World War One, Passchendaele
The third major battle of Ypres, also known as the Battle of Passchendaele, took place between July and November, 1917. General Sir Douglas Haig, the British Commander in Chief in France, was encouraged by the gains made at the offensive at Messines in June 1917. Haig was convinced that the German army was now close to collapse and once again made plans for a major offensive to obtain the necessary breakthrough.
The opening attack at Passchendaele was carried out by General Hubert Gough and the British Fifth Army with General Herbert Plumer and the Second Army joining in on the right and General Francois Anthoine and the French First Army on the left. After a 10 day preliminary bombardment, with 3,000 guns firing 4.25 million shells, the British offensive started at Ypres a 3.50 am on 31st July.
The German Fourth Army held off the main British advance and restricted the British to small gains on the left of the line. Allied attacks on the German front-line continued despite very heavy rain that turned the Ypres lowlands into a swamp. The situation was made worse by the fact that the British heavy bombardment had destroyed the drainage system in the area. This heavy mud created terrible problems for the infantry and the use of tanks became impossible. Eventually Sir Douglas Haig called off the attacks and did not resume the offensive until late September.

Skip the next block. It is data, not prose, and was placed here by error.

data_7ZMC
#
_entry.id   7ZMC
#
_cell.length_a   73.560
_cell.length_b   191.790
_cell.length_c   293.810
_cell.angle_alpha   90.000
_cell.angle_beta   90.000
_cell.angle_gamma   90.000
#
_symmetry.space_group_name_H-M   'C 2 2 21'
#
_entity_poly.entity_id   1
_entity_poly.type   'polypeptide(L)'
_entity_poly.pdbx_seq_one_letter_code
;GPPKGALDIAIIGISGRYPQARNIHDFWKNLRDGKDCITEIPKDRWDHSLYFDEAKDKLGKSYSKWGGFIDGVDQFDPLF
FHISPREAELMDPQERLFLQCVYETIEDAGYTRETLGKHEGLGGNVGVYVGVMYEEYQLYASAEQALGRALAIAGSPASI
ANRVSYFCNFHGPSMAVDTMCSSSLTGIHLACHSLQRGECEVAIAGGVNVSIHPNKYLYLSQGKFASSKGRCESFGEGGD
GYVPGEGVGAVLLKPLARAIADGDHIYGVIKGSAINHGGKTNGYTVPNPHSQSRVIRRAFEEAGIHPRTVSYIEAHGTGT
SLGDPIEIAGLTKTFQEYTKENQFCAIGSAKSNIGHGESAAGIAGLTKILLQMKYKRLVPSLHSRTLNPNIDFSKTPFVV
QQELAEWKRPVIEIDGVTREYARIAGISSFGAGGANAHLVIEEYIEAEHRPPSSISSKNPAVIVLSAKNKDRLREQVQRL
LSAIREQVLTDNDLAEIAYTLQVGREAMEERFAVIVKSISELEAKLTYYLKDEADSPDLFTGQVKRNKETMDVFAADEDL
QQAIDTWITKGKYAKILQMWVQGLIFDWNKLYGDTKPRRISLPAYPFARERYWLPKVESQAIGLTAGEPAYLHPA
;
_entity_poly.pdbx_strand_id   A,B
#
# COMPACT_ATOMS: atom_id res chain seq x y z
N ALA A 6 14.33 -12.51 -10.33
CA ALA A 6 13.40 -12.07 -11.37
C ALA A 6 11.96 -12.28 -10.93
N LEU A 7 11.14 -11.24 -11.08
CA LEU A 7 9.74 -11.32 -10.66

Attacks on 26th September and 4th October enabled the British forces to take possession of the ridge east of Ypres. Despite the return of heavy rain, Haig ordered further attacks towards the Passchendaele Ridge. Attacks on the 9th and 12th October were unsuccessful. As well as the heavy mud, the advancing British soldiers had to endure mustard gas attacks.
Three more attacks took place in October and on the 6th November the village of Passchendaele was finally taken by British and Canadian infantry. The offensive cost the British Expeditionary Force about 310,000 casualties. Sir Douglas Haig was severely criticised for continuing with the attacks long after the operation had lost any real strategic value.